Blog Posts from Nathan Rowader

Income Report Card | March 2017

Author: Nathan Rowader
Date: March 8, 2017
Category: Asset Allocation, Financial Planning
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U.S. stocks led global markets in February with the S&P 500 Index increasing by 3.97% and the Russell 2000 Index gaining 1.93%. This disparity could mark the end to a period of very strong relative performance for small-cap stocks versus large-cap stocks, or it could just be a lull in an otherwise strong trend.

Income Report Card | February 2017

Author: Nathan Rowader
Date: February 16, 2017
Category: Asset Allocation, Financial Planning
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Emerging market (EM) stocks increased by 5.48% during the month of January, as measured by the MSCI Emerging Markets Index. This gain is a continuation of the strong performance in 2016 and helps bolster the case that the emerging markets may be heading toward a better return cycle relative other markets.

Income Report Card | January 2017

Author: Nathan Rowader
Date: February 10, 2017
Category: Asset Allocation, Financial Planning
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Assuming you believe the case for economic growth highlighted above then which markets should benefit? As of right now, the least expensive markets are in the emerging markets including Russia, China, South Korea and India. Additionally, many of these same countries have the wind at their back with strong momentum. Meanwhile, some of the most expensive markets are developed countries such as the United Kingdom, France, Canada, Italy and Spain. Which are also exhibiting very weak momentum. A combination of poor valuation and a lack of investor enthusiasm usually spells trouble.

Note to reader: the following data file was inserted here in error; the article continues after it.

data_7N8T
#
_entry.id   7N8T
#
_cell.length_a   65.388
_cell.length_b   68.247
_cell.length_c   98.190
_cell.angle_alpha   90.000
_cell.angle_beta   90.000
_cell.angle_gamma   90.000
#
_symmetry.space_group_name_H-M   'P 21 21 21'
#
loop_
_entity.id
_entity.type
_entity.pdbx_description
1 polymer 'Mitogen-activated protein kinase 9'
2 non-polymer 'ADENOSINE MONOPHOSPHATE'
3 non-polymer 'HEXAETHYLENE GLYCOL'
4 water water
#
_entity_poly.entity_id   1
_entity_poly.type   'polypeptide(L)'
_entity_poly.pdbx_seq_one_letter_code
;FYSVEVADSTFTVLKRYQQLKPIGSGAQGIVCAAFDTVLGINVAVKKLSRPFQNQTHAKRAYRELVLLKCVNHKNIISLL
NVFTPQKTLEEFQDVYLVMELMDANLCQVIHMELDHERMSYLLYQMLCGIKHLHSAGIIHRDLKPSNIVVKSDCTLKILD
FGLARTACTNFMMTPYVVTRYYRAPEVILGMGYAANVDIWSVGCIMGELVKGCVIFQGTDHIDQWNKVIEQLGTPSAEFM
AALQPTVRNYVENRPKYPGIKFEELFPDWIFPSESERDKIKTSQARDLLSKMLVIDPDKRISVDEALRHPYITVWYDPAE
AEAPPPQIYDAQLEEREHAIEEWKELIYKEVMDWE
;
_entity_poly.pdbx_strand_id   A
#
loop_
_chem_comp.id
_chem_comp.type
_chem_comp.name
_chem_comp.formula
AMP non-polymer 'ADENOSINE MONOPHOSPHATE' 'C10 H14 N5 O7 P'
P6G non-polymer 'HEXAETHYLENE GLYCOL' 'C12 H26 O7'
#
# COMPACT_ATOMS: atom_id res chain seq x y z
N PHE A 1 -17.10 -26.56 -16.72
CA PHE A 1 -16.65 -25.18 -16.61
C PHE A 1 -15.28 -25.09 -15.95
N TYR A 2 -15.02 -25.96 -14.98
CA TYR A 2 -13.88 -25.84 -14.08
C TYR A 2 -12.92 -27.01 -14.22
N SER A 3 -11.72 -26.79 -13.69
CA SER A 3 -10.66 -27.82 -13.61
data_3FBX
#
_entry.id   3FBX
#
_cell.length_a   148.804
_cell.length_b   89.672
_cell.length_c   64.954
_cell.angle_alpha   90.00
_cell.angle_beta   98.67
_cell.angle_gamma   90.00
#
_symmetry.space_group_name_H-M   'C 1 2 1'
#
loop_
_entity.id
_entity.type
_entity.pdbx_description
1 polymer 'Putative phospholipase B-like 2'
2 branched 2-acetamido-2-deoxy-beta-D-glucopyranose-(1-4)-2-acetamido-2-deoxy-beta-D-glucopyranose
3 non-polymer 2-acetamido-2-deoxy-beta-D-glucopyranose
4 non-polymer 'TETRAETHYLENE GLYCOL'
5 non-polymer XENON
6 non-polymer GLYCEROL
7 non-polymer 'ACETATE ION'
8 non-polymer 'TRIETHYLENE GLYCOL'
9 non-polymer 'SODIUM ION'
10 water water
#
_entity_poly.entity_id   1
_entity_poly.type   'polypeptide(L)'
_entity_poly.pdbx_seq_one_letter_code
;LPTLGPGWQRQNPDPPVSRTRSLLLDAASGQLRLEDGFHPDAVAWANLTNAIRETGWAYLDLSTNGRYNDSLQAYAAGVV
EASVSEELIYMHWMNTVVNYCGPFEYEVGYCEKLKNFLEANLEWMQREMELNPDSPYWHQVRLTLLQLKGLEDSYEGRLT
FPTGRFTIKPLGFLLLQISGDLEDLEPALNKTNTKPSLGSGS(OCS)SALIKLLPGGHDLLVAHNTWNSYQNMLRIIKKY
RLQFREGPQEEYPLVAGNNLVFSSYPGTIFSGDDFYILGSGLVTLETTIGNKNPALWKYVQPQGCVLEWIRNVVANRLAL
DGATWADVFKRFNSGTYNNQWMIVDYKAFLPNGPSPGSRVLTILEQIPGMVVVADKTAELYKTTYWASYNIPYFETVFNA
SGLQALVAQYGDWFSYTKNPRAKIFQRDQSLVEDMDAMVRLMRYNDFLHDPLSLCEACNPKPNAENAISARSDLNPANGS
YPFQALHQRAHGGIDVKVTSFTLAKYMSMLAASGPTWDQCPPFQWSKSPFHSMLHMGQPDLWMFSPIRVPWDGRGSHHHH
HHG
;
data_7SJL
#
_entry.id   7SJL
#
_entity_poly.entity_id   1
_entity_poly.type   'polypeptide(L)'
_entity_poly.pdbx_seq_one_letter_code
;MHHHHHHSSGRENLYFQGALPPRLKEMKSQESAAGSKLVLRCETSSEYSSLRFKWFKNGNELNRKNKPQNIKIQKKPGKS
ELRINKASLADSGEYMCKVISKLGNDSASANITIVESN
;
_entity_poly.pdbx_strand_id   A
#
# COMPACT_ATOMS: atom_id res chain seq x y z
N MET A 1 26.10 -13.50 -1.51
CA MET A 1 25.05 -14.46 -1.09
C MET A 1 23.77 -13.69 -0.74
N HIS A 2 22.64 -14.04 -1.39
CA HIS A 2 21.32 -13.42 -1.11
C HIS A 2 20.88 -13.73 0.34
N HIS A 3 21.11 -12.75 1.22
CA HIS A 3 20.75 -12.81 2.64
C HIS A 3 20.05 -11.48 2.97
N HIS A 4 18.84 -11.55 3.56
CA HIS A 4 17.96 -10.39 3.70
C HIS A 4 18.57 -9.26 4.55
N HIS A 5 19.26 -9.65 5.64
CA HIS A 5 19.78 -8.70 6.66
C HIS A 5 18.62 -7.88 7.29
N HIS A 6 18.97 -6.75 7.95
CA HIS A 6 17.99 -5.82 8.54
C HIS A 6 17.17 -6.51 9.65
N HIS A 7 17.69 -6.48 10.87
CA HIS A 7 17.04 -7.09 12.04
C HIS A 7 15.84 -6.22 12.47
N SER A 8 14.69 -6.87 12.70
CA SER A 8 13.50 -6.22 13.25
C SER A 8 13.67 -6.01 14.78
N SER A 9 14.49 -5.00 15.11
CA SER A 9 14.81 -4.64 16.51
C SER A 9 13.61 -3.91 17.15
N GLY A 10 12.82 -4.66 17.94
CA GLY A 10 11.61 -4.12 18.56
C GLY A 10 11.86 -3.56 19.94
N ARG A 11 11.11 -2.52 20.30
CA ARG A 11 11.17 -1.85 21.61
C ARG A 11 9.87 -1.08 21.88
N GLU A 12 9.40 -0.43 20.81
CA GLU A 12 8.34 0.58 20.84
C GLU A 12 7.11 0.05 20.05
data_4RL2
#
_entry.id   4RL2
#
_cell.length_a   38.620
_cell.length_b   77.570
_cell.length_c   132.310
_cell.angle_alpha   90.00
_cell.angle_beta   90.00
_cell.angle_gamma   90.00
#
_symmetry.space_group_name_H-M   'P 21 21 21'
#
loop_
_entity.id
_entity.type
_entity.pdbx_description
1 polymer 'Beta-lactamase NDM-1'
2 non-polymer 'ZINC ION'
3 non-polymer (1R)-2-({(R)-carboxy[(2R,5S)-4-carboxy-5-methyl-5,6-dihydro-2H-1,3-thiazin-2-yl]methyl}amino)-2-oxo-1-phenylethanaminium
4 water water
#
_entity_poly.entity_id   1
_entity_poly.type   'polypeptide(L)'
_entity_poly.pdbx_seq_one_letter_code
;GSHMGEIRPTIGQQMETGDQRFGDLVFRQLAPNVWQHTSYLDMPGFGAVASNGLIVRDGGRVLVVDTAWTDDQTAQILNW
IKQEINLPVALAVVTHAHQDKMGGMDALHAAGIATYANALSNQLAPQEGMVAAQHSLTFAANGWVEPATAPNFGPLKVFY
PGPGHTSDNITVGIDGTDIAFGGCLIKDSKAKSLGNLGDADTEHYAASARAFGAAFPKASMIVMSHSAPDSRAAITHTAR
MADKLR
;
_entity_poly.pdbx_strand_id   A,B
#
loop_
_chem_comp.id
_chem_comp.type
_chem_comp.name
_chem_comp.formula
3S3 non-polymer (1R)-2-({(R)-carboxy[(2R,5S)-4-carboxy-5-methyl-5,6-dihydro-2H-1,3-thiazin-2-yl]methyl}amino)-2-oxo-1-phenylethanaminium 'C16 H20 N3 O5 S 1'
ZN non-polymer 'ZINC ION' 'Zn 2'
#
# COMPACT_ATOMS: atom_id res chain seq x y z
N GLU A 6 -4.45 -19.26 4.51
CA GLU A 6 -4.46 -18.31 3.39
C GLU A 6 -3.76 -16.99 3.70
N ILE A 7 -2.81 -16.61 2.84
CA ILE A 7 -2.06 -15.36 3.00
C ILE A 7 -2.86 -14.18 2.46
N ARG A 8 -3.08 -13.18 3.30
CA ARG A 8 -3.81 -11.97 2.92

Income Investing in an Uncertain World | Part 2

Author: Nathan Rowader
Date: January 20, 2017
Category: Alternatives, Financial Planning
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In the first part of this series, we outlined the risks associated with achieving long-term investment objectives in a low interest rate world. The solution we outlined increased exposure to higher income assets such as high yield or emerging market corporate bonds. As we indicated however, increasing the exposure to these asset types indeed increases the risk of the overall portfolio in terms of volatility and maximum drawdown. This presents a conundrum: Should an investor merely accept more risk or is there a better way to manage the increased level of risk and still increase the overall income from the portfolio?

Income Investing in an Uncertain World | Part 1

Author: Nathan Rowader
Date: October 11, 2016
Category: Alternatives, Financial Planning
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As the recession of 2008/2009 wound down, many investors began to survey the wreckage of the financial markets and shift their attention from asset preservation to capital appreciation. Traditional fixed rate bonds, particularly sovereign bonds such as U.S. Treasurys, appeared to be grossly overvalued thanks to aggressive monetary stimulus from nearly every central bank.

Managing Risk With Moving Averages | Part 3

Author: Nathan Rowader
Date: March 24, 2015
Category: Financial Planning
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In part 1 of this blog series, we looked at using simple moving averages as a guide to determining an allocation to stocks or bonds. The results of our simulation showed that investors can improve their risk-adjusted returns by incorporating a more active approach into an otherwise static investment process.

Managing Risk With Moving Averages | Part 2

Author: Nathan Rowader
Date: March 20, 2015
Category: Financial Planning
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In part 1 of this blog series, we looked at using simple moving averages as a guide to determining an allocation to stock or bonds. The results of our simulation showed that investors can improve their risk-adjusted returns by incorporating a more active approach into an otherwise static investment process.

Managing Risk With Moving Averages | Part 1

Author: Nathan Rowader
Date: March 18, 2015
Category: Financial Planning
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Over the past few months the S&P 500 Index has been zigzagging its way across different moving averages, leading various market pundits to predict a variety of outcomes at each approach. These pundits use terms like “golden cross,” “death cross” or “bullish flag.”


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